Saturday, May 10, 2014

Ranking the Pain

Sometimes, when I am in a particularly bad spot of physical, emotional, and/or mental pain, someone inevitably feels the need to tell me, "Think about all the people that have it worse than you," with the best intentions of thinking it will make me feel more grateful for my situation. It does not.

Comparison is never a good method for dealing with sorrow. Ever.

It has always struck me as odd that people will simultaneously tell you not to envy those who have it better than you and also to feel better off than those who have it worse. Especially because comparing your situation to others will never change the actual event you are experiencing. It might alter your perspective of it, ever so slightly, but the outcome of that alteration is mixed and ignores the heart of the issue. That you're in pain.

A good story that illustrates the fallacy of this method is the analogy of a soldier. As a group of soldiers are being transported, a man and his comrades are caught in an explosion. People have rushed to their aid. The man has lost both his legs. To comfort him, someone says, "Just be grateful it's only your legs--the man in the front of the jeep is dying." Does this give the man back his legs? Make the situation better? Help the man who is dying? All it really does is invalidate the pain this man is experiencing from having his legs blown off! In regards to his pain, it really does not matter what any one else is experiencing.

This is not something than only 'others' do. We do it ourselves. We feel guilty for feeling bad about something when we 'know someone else has it worse'. I had a good friend who would tell me about the stresses and bad events in her life, and would always finish off with, "I know it's not as bad as what you go through...". I would always need to remind her that nothing I am going through invalidates her experiences. She had every right to feel frustrated with her situation. But she had been taught to look at things as comparisons rather than individual events, and it created anxiety and invalidation even within herself. And for our friendship, it made it difficult for me to be a support because she would feel guilty telling me her struggles. Eventually, it got better, but it pained me that somehow she had learned that pain was a ranking game, not something to just be addressed and helped.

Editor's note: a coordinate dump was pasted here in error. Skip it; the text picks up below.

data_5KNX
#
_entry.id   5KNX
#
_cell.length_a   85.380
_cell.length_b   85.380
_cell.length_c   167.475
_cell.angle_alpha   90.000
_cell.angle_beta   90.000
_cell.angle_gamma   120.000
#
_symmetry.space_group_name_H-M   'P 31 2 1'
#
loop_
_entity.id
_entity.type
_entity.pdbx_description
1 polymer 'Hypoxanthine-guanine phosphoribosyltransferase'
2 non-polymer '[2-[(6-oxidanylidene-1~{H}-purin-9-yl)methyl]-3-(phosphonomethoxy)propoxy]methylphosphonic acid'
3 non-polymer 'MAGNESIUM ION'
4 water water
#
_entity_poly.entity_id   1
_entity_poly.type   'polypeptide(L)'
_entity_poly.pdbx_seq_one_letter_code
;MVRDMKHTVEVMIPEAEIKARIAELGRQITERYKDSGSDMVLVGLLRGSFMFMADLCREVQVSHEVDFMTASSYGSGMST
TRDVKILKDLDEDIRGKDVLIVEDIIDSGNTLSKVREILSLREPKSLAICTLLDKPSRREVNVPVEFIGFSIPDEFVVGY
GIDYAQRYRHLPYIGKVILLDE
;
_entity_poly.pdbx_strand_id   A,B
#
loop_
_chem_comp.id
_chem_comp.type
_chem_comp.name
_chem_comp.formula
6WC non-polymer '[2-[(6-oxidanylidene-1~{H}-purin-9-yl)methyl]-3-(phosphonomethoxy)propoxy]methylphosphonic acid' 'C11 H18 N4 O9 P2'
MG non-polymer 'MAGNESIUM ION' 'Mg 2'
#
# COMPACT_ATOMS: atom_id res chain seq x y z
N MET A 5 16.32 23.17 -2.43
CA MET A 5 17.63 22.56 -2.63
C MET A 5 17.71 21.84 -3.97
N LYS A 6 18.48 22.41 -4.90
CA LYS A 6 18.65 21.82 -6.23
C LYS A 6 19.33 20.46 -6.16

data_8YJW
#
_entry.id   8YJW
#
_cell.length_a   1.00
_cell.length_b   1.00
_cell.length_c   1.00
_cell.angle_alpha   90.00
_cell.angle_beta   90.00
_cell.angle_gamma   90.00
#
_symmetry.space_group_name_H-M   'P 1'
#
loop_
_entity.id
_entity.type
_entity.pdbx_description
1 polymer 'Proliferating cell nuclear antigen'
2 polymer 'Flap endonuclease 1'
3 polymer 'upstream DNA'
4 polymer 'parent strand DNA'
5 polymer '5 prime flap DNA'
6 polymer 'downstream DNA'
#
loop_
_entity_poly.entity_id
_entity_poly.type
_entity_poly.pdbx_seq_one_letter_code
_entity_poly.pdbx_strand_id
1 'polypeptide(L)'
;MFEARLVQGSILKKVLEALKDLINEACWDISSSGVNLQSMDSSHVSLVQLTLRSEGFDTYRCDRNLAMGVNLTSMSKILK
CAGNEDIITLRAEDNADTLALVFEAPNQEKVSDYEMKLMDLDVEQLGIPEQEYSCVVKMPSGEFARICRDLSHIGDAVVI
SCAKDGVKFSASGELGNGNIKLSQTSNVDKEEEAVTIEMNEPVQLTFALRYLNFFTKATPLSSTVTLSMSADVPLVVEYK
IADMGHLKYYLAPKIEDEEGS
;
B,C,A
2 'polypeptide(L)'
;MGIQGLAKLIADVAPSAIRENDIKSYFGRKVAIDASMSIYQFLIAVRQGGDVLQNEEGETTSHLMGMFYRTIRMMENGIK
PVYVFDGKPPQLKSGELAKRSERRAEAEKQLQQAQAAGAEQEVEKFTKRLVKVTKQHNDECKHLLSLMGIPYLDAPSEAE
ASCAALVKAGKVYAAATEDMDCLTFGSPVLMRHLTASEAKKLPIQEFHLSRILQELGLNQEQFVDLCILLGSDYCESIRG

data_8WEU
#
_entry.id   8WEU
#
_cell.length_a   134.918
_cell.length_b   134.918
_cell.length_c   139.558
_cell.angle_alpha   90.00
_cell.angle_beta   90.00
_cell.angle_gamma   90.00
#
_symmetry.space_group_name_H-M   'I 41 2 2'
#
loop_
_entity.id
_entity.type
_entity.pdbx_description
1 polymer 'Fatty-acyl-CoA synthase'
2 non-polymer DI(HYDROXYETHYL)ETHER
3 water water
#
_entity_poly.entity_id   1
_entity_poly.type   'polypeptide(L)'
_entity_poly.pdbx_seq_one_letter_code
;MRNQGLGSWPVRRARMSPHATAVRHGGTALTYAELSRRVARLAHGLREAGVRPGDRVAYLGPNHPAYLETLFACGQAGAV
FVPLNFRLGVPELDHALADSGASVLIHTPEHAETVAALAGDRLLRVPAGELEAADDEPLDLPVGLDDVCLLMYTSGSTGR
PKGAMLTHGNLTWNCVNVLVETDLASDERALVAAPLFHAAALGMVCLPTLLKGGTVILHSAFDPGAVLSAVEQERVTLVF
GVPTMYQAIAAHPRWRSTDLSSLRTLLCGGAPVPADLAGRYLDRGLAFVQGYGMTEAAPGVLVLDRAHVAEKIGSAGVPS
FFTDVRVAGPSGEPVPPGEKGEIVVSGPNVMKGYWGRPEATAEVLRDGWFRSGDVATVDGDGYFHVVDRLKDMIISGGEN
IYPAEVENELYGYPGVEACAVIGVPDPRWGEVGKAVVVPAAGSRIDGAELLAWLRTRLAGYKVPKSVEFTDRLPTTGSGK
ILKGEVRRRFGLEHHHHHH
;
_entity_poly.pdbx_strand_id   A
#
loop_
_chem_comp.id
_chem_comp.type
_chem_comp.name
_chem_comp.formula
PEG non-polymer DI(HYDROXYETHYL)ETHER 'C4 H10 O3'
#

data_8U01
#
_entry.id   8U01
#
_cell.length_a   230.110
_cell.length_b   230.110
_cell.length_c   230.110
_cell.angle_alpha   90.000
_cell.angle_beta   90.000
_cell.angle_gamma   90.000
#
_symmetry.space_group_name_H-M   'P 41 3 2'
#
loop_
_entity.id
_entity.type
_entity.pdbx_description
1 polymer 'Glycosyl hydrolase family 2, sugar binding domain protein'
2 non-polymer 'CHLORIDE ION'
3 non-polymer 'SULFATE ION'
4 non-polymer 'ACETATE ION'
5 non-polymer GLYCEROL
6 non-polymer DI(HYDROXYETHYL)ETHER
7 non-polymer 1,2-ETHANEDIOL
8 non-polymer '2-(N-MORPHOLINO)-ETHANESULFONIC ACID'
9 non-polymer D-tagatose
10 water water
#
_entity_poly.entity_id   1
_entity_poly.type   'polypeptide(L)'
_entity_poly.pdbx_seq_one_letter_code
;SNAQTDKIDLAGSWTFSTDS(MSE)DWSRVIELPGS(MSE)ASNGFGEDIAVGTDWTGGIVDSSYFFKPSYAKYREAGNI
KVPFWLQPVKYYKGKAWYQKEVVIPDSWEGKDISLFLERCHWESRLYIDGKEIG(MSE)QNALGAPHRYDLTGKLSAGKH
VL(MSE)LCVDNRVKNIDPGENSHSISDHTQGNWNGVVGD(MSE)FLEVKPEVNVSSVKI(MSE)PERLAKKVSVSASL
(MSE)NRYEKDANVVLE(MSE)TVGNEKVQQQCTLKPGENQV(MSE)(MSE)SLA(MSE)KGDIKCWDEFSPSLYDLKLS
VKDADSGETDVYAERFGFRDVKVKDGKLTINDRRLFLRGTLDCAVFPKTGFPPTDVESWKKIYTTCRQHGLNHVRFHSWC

When people try to rank suffering and pain, they're taking the focus off the individual(s) who is(are) suffering and focusing it on the comparison. Rather than helping either person(s), it's invalidating their experiences and ignoring how they feel about it. Attempting to even rank pain is flawed in the first place, as we never truly know what someone else is experiencing and cannot truly say whose experience is worse. We'll never know enough about others to rank anyone's suffering but our own (and only compared to our own experiences--those are the only ones we can fully know). It would be pretty brazen of me to think I have it better (or worse) than someone when I really do not know how they have it at all, do I?

For all these reasons and more, it rubs me the wrong way when people offer 'comfort' in the form of these comparisons. Intentional or not, it dismisses the event I am going through and makes me uncomfortable. It is said as an offer of solace, but it does nothing to change my pain and feels ridiculously invalidating. It takes trust and security for people to share pain with others--it should not be dismissed as inconsequential for any reason. And it teaches those who are suffering that the rank is more important than the pain.